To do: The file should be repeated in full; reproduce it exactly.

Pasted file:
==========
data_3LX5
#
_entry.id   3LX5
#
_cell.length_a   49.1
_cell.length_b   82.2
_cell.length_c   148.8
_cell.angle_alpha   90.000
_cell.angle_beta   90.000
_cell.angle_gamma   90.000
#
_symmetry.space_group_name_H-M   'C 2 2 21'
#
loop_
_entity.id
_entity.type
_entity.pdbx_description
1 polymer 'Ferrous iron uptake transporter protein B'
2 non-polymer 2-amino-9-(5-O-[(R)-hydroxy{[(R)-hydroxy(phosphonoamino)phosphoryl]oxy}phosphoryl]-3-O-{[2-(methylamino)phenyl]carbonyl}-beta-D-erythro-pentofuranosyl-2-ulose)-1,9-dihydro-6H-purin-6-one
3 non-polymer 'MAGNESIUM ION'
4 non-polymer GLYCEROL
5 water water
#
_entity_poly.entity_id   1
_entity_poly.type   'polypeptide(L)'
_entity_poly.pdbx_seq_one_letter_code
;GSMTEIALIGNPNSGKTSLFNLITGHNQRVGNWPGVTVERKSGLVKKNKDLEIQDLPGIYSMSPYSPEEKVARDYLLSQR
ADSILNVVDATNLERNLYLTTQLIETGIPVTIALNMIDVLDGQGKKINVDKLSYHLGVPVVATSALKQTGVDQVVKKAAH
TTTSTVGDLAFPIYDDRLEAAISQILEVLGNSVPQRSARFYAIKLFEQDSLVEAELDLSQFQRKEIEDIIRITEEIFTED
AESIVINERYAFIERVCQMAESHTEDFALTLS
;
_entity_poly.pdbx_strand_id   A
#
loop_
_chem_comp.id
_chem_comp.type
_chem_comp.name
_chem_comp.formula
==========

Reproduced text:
data_3LX5
#
_entry.id   3LX5
#
_cell.length_a   49.1
_cell.length_b   82.2
_cell.length_c   148.8
_cell.angle_alpha   90.000
_cell.angle_beta   90.000
_cell.angle_gamma   90.000
#
_symmetry.space_group_name_H-M   'C 2 2 21'
#
loop_
_entity.id
_entity.type
_entity.pdbx_description
1 polymer 'Ferrous iron uptake transporter protein B'
2 non-polymer 2-amino-9-(5-O-[(R)-hydroxy{[(R)-hydroxy(phosphonoamino)phosphoryl]oxy}phosphoryl]-3-O-{[2-(methylamino)phenyl]carbonyl}-beta-D-erythro-pentofuranosyl-2-ulose)-1,9-dihydro-6H-purin-6-one
3 non-polymer 'MAGNESIUM ION'
4 non-polymer GLYCEROL
5 water water
#
_entity_poly.entity_id   1
_entity_poly.type   'polypeptide(L)'
_entity_poly.pdbx_seq_one_letter_code
;GSMTEIALIGNPNSGKTSLFNLITGHNQRVGNWPGVTVERKSGLVKKNKDLEIQDLPGIYSMSPYSPEEKVARDYLLSQR
ADSILNVVDATNLERNLYLTTQLIETGIPVTIALNMIDVLDGQGKKINVDKLSYHLGVPVVATSALKQTGVDQVVKKAAH
TTTSTVGDLAFPIYDDRLEAAISQILEVLGNSVPQRSARFYAIKLFEQDSLVEAELDLSQFQRKEIEDIIRITEEIFTED
AESIVINERYAFIERVCQMAESHTEDFALTLS
;
_entity_poly.pdbx_strand_id   A
#
loop_
_chem_comp.id
_chem_comp.type
_chem_comp.name
_chem_comp.formula